The Street London Photography Festival, now in its third year, brings together enthusiasts, amateurs and professionals for a three day celebration of street photography. Hosted by D&AD just off Brick Lane, the location and venue were perfect for an event of this kind. Run by Hoxton Mini Press and directed by iN‑PUBLiC’s Nick Turpin, the festival included panel discussions, presentations, photography walks and plenty of socialising.
This was the second year I attended Street London. I found it inspiring and energising to be amongst both aspiring hobbyists and established professionals capturing, printing and publishing life on streets from around the world. Highlights for me included:
- Julie Hrudova showing us that originality is really hard through her Street Repeat Instagram account
- Charlie Kwai‘s presentation on London’s China Town
- Matt Stuart talking about his time immersed in Slab City, how he documented the aftermath of the Grenfell Tower fire and the Root 91 Harvest music festival shooting in Vegas. The imagery was powerful, tender, moving and extremely emotional
- A surprise appearance by street photography legend Joel Meyerowitz who told us to print our work and not keep everything digital
The theme for this year’s festival was to explore the borders of street photography, examining how the genre extends into areas of art, portraiture, landscape, documentary and reportage. A number of the presentations incorporated this theme as well as an hour long panel discussion devoted to the subject. But I felt that the debate didn’t really get going and it would have been more satisfying to have the festival draw a conclusion, recommendation or definition from the theme.
As was the case in 2017, one of the many highlights of the weekend was the coveted spotlight sessions where six emerging photographers were given 10 minutes to present their work. This year featured Charlie Kwai, Polly Rusyn, Nikolic Bojan, CJ Crosland, Kristof Vande Velde and Ryan Hardman with a fantastic diversity of style, location and content. I particularly enjoyed both Charlie and Cam’s presentations.
Each year the festival showcases a selection of work in a print gallery. Submitted work, reviewed and shortlisted by the festival organisers, is printed and hung within the venue’s reception. I was honoured to have two of my photos included.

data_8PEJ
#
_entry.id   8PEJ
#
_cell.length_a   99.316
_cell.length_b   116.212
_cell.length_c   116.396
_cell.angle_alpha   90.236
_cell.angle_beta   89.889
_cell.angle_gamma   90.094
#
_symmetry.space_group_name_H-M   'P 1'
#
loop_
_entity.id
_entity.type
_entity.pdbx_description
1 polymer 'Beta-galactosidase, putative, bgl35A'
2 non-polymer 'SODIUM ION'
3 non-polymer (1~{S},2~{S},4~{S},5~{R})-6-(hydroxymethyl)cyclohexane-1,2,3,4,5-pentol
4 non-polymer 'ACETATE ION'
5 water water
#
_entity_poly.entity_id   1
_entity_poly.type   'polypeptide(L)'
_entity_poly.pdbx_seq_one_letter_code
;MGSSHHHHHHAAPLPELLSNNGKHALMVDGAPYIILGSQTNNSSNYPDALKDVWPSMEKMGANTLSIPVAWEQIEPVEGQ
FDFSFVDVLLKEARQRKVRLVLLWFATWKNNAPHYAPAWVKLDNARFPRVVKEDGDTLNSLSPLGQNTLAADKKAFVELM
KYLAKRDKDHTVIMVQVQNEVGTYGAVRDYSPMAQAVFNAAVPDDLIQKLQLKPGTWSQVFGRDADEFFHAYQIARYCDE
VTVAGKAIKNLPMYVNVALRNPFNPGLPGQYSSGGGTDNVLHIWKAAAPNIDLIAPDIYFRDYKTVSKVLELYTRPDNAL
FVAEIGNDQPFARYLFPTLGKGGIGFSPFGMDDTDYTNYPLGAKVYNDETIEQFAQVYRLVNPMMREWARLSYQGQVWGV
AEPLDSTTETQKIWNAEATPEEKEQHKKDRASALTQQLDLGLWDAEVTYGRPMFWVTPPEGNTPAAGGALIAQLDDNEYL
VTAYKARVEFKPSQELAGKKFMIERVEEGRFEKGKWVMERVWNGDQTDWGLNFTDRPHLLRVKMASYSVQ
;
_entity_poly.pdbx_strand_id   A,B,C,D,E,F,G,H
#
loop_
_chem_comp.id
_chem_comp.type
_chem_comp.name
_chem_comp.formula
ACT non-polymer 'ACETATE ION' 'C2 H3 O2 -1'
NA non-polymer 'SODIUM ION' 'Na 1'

The things that I took from the festival and will try to incorporate into my own work include:
- Print my work, publish it, stick it on a wall or in a photo book
- Take the photo, don’t over analyse before pressing the shutter
- You are documenting the city and that justifies your work
What was really great about the festival was it’s inclusiveness, diversity and relaxed casual atmosphere. Devoting a section of the event to Women in Street as well as ensuring that discussion panels were not “male by default” demonstrated that this wasn’t a group of affluent middle age white men documenting the world from a single viewpoint. There was little in the way of showboating, with everyone being given the chance to represent their views in a welcoming atmosphere. A few other great aspects of the festival, and why you should look out for it next year, were:
- Price – with early bird tickets from £100 this really was great value for money considering everything that was included
- Hospitality – coffee from Climpson & Sons, drinks from Pressure Drop Brewery, Borough Wines and East London Liquor Company, and food from Spittlefields market were of excellent quality and in plentiful supply
- Location – right in the heart of London’s East End, D&AD is perfectly situated to offer a unique mix of culture, character and entertainment
- Passion – it was obvious that everyone involved in hosting, presenting or attending the event were passionate about street photography. This wasn’t a money making exercise, this was a deep rooted love of the genre
- Guests – the invited presenters showed that this is an important event on the street photography calendar and people want to get involved
How can the festival ensure it stays fresh and relevant in future years, without diminishing what makes it great? Here are a few ideas that could be incorporated:
- Workshops and talks on
- printing, framing, and self-publishing work in formats such as prints, zines and photo books
- specific techniques such as up-close, flash, night, layering, composition, dramatic light or architectural elements
- post production skills such as sequencing images, approaching galleries and publishers, and the language of photographic critique
- Challenges and competitions leading up to the weekend
- Discussion groups and breakout-sessions where a group is given a topic to debate resulting in a conclusion, statement or finding
I feel that this is an important festival with the potential to significantly influence the street genre. The festival is not a money making venture and without its sponsors it would not have been able to go ahead. I can only hope that it finds the financing to return next year. I’ll be first in line for a ticket.
Street Photography: born in Paris, grew up in New York, now lives in London.